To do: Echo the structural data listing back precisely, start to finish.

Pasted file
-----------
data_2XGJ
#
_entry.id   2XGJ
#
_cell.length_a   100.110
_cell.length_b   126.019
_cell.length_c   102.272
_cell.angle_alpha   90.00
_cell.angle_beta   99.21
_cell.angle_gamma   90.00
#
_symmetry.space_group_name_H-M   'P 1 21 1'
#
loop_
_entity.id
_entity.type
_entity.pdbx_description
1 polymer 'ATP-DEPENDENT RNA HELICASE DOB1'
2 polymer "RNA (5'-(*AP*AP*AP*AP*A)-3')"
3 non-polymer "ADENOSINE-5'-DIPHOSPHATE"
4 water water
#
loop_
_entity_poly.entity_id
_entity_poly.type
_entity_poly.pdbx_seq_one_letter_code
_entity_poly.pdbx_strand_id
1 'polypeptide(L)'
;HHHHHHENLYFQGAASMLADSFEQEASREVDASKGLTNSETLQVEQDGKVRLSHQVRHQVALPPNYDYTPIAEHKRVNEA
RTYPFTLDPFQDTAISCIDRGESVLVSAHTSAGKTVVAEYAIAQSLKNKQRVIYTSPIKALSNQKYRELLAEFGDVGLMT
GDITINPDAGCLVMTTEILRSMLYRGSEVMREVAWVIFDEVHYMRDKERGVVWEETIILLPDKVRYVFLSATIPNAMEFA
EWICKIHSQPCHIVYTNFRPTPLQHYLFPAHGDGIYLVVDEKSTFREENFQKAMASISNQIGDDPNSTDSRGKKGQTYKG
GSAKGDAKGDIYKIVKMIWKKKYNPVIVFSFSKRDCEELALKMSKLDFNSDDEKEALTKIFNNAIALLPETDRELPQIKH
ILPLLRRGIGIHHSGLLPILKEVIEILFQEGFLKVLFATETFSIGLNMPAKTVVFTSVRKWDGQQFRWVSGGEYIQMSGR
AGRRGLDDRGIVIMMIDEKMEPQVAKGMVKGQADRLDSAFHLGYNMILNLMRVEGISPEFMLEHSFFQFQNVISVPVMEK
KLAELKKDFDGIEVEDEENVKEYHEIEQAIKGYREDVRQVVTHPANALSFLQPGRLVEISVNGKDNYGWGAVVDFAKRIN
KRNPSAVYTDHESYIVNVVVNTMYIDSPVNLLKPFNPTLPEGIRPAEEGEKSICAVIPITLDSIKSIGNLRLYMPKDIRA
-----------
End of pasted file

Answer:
data_2XGJ
#
_entry.id   2XGJ
#
_cell.length_a   100.110
_cell.length_b   126.019
_cell.length_c   102.272
_cell.angle_alpha   90.00
_cell.angle_beta   99.21
_cell.angle_gamma   90.00
#
_symmetry.space_group_name_H-M   'P 1 21 1'
#
loop_
_entity.id
_entity.type
_entity.pdbx_description
1 polymer 'ATP-DEPENDENT RNA HELICASE DOB1'
2 polymer "RNA (5'-(*AP*AP*AP*AP*A)-3')"
3 non-polymer "ADENOSINE-5'-DIPHOSPHATE"
4 water water
#
loop_
_entity_poly.entity_id
_entity_poly.type
_entity_poly.pdbx_seq_one_letter_code
_entity_poly.pdbx_strand_id
1 'polypeptide(L)'
;HHHHHHENLYFQGAASMLADSFEQEASREVDASKGLTNSETLQVEQDGKVRLSHQVRHQVALPPNYDYTPIAEHKRVNEA
RTYPFTLDPFQDTAISCIDRGESVLVSAHTSAGKTVVAEYAIAQSLKNKQRVIYTSPIKALSNQKYRELLAEFGDVGLMT
GDITINPDAGCLVMTTEILRSMLYRGSEVMREVAWVIFDEVHYMRDKERGVVWEETIILLPDKVRYVFLSATIPNAMEFA
EWICKIHSQPCHIVYTNFRPTPLQHYLFPAHGDGIYLVVDEKSTFREENFQKAMASISNQIGDDPNSTDSRGKKGQTYKG
GSAKGDAKGDIYKIVKMIWKKKYNPVIVFSFSKRDCEELALKMSKLDFNSDDEKEALTKIFNNAIALLPETDRELPQIKH
ILPLLRRGIGIHHSGLLPILKEVIEILFQEGFLKVLFATETFSIGLNMPAKTVVFTSVRKWDGQQFRWVSGGEYIQMSGR
AGRRGLDDRGIVIMMIDEKMEPQVAKGMVKGQADRLDSAFHLGYNMILNLMRVEGISPEFMLEHSFFQFQNVISVPVMEK
KLAELKKDFDGIEVEDEENVKEYHEIEQAIKGYREDVRQVVTHPANALSFLQPGRLVEISVNGKDNYGWGAVVDFAKRIN
KRNPSAVYTDHESYIVNVVVNTMYIDSPVNLLKPFNPTLPEGIRPAEEGEKSICAVIPITLDSIKSIGNLRLYMPKDIRA